Kinesys Performance Sunscreen
Price: $9/1 oz.; $22/4 oz. (SPF 50)
Developed by athletes for athletes and made in Canada, all Kinesys sunscreens offer broad spectrum protection, meaning they fend off both harmful UVA (aging) and UVB (burning) rays. However, what makes them even more attractive is what they’re lacking: The advanced hypoallergenic formulas are oil, alcohol, PABA, paraben and preservative-free. Instead of messy rubbing or a thick, odorous cloud, Kinesys sunscreens use a non-aerosol microspray application that minimizes product usage—a 4 oz. bottle can produce 700+ sprays—and dries quickly without any residue. That makes it perfect before and during play as it won't cause your grip to slip. The sunscreens are also fragrance free or available with mild scents such as Mango and Vanilla-Green Tea.
The Proton is not your father’s ball machine. Weighing just 17 pounds and with the dimensions of a backpack (15”x17”x9”), it is the ultimate in portability. But don’t let its size fool you—it still holds 100 balls and can do everything you’d want from a ball machine, and then some. Produced after three years of development by Bay Area startup, Hydrogen Sports—founder Jonah Harley spent nearly a decade working at Apple—the Proton leverages state of the art technology to minimize bulk and maximize performance. High-performance drone motors shoot balls up to 70 mph with topspin or backspin of up to 3000 rpms. Lightweight, quick-change lithium-ion batteries provide its power, with the capability of shooting 1000 balls on a single charge. The smartphone interface allows users to pick from numerous pre-made practice routines or devise one of their own simply by tapping the screen. Every shot can be individually specified for speed, spin, location and timing. Set to be released in summer 2020, pre-orders of the initial run of machines are already sold out. Stay tuned for the next round.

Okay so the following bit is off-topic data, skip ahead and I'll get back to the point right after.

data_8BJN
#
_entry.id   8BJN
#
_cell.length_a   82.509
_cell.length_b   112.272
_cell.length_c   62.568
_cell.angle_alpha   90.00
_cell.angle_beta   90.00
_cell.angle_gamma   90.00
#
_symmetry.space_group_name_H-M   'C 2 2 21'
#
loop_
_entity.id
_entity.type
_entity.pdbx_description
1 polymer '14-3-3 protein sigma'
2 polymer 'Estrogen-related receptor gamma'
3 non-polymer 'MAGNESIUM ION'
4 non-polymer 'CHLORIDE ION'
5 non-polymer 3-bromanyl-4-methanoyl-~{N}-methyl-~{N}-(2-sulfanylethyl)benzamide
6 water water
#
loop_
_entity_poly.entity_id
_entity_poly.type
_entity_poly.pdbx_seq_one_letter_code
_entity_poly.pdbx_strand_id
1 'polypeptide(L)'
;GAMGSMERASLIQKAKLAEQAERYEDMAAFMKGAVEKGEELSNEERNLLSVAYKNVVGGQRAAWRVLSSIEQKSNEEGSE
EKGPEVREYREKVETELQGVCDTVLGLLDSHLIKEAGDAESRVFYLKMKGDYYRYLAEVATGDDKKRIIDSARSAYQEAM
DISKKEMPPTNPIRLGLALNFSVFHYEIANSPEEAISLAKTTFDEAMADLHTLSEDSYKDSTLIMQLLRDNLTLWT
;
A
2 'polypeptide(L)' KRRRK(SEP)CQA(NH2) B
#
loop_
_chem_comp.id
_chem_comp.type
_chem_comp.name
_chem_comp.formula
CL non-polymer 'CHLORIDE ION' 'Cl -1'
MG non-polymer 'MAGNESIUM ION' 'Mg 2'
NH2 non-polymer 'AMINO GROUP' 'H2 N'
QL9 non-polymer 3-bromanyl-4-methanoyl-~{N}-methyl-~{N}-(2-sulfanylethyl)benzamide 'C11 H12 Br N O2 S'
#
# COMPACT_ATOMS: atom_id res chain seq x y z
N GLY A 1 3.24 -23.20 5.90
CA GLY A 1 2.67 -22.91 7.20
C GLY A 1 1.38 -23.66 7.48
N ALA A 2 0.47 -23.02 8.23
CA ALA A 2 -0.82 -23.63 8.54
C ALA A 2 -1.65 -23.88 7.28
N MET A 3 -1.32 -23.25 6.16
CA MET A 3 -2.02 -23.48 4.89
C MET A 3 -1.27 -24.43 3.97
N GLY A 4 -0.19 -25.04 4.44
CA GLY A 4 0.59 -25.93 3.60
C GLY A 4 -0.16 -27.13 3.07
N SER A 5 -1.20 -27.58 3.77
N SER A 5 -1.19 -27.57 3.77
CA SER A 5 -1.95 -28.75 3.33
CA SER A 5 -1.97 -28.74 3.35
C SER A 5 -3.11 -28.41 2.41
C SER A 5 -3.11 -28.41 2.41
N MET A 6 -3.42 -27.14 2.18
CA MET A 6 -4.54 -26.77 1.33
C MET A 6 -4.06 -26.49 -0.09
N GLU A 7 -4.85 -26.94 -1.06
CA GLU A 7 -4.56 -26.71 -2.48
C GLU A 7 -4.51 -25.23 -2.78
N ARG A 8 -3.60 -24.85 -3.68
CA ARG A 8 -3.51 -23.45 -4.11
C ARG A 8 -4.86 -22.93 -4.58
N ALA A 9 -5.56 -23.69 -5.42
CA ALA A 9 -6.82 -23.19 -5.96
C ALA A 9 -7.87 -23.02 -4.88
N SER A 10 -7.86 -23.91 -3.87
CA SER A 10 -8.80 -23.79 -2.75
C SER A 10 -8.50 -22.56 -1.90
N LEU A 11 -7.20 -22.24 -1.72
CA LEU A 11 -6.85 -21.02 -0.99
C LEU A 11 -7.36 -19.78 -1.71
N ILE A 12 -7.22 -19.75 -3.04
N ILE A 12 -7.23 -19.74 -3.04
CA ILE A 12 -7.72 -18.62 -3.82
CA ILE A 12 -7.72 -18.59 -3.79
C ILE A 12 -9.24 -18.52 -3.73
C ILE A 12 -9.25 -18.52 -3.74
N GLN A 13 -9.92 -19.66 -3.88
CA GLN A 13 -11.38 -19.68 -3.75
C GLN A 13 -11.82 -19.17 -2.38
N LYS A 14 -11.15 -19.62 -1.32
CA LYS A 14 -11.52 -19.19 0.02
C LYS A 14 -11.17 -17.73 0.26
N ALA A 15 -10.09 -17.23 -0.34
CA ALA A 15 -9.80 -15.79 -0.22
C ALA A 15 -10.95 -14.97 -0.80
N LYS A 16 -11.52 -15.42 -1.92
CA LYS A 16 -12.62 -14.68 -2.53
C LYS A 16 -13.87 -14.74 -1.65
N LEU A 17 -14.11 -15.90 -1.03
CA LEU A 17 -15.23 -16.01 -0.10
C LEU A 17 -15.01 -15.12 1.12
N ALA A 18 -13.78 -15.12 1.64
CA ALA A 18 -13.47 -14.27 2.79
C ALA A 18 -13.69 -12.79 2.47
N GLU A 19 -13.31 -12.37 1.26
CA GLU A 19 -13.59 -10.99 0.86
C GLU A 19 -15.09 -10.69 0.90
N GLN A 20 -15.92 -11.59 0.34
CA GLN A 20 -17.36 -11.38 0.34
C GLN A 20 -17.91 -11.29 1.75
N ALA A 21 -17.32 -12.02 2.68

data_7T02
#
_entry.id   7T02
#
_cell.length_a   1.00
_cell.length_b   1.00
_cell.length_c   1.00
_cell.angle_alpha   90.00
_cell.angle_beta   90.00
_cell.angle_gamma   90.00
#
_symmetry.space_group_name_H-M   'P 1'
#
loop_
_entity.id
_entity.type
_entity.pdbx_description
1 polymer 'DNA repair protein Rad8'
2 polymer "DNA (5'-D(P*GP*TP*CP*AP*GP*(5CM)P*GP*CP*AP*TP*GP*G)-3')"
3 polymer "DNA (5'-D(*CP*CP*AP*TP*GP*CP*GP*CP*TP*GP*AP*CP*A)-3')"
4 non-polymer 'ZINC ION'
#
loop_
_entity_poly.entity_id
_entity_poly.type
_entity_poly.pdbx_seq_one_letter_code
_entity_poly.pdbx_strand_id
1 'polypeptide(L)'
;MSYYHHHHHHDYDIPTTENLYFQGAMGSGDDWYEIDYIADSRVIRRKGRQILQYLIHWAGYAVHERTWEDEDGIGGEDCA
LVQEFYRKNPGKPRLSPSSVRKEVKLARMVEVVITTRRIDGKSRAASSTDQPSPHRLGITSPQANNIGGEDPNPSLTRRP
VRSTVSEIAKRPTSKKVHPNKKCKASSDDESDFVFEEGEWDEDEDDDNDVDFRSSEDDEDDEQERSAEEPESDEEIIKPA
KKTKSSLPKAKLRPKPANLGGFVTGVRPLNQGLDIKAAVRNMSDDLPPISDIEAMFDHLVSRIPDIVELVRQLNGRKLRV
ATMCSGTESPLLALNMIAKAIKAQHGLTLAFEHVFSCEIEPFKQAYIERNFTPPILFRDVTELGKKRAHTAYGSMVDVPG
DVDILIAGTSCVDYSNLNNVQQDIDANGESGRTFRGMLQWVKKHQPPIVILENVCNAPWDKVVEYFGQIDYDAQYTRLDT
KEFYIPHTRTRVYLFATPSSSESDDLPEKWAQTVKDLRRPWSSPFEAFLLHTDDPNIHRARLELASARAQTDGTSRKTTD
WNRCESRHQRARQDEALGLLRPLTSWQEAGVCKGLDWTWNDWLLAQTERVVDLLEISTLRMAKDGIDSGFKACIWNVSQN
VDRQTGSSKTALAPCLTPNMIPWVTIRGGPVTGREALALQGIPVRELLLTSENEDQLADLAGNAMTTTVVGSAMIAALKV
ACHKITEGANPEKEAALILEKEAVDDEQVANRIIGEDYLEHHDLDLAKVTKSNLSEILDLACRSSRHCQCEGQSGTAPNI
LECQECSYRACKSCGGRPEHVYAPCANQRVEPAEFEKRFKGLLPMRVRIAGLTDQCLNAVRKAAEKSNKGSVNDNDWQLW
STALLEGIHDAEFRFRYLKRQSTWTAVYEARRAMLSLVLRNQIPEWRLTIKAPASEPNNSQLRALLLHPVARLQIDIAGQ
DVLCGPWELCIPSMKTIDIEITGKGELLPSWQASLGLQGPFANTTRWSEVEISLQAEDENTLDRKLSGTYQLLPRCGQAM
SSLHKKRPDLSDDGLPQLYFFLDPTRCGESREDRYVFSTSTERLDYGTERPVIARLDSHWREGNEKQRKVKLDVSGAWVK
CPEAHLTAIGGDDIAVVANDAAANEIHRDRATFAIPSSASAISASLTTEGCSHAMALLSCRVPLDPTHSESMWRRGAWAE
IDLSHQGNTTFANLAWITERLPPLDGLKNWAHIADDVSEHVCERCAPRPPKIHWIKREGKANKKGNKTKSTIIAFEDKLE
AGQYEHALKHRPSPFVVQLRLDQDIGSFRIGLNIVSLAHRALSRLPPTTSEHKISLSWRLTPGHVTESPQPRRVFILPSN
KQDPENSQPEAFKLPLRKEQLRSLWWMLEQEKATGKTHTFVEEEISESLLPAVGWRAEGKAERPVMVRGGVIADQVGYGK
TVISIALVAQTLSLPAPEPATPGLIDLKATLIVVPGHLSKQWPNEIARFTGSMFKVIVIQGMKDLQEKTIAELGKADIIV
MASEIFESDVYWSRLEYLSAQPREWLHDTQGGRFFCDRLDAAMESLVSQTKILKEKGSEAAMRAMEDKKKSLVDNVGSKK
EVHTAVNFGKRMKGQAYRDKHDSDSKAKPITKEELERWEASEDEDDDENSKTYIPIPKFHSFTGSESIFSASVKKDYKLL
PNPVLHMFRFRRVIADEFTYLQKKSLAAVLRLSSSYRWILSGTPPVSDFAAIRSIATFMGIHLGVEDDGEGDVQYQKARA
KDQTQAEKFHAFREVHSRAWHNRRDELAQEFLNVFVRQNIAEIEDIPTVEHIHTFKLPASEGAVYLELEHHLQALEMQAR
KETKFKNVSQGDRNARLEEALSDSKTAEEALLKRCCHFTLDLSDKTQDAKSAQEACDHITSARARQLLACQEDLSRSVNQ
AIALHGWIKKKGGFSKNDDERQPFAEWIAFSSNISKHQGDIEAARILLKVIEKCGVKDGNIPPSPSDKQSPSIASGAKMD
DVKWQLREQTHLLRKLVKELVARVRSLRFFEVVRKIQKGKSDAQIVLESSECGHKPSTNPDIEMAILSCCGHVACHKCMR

Price: $400 (Oculus Quest) / $20 (game)
Remember Wii Tennis? Remember how (kind of) fun it was to play an interactive sports video game? The limitations of that platform—had to be plugged in and dependent on a screen—not to mention its rudimentary graphics and gameplay eventually caused its appeal to plummet. (Although evidently still popular in retirement homes). Racket:NX is Wii on steroids that have been taking steroids.
Played while wearing a virtual reality headset—in my case an Oculus Quest—it is a fully immersive game that tests your strokes and spatial awareness using a handheld controller for a racquet. Instead of on a court, it appears that you’re in the middle of giant enclosed arena. The ball ricochets off the boundaries and the force with which you strike it—good timing and mechanics are rewarded—smashes floating objects and targets as you gather points. It’s like being trapped in a game of breakout played within a pinball machine set to a rave soundtrack.
And proponents have discovered that, released from the inhibitions of hitting a ball over the net and keeping it between the lines, most players naturally employ full-body, proper swings without any instruction. If you can’t get to the courts—maybe someday the developers will provide that option—this is a fun and futuristic alternative to “work” on your game.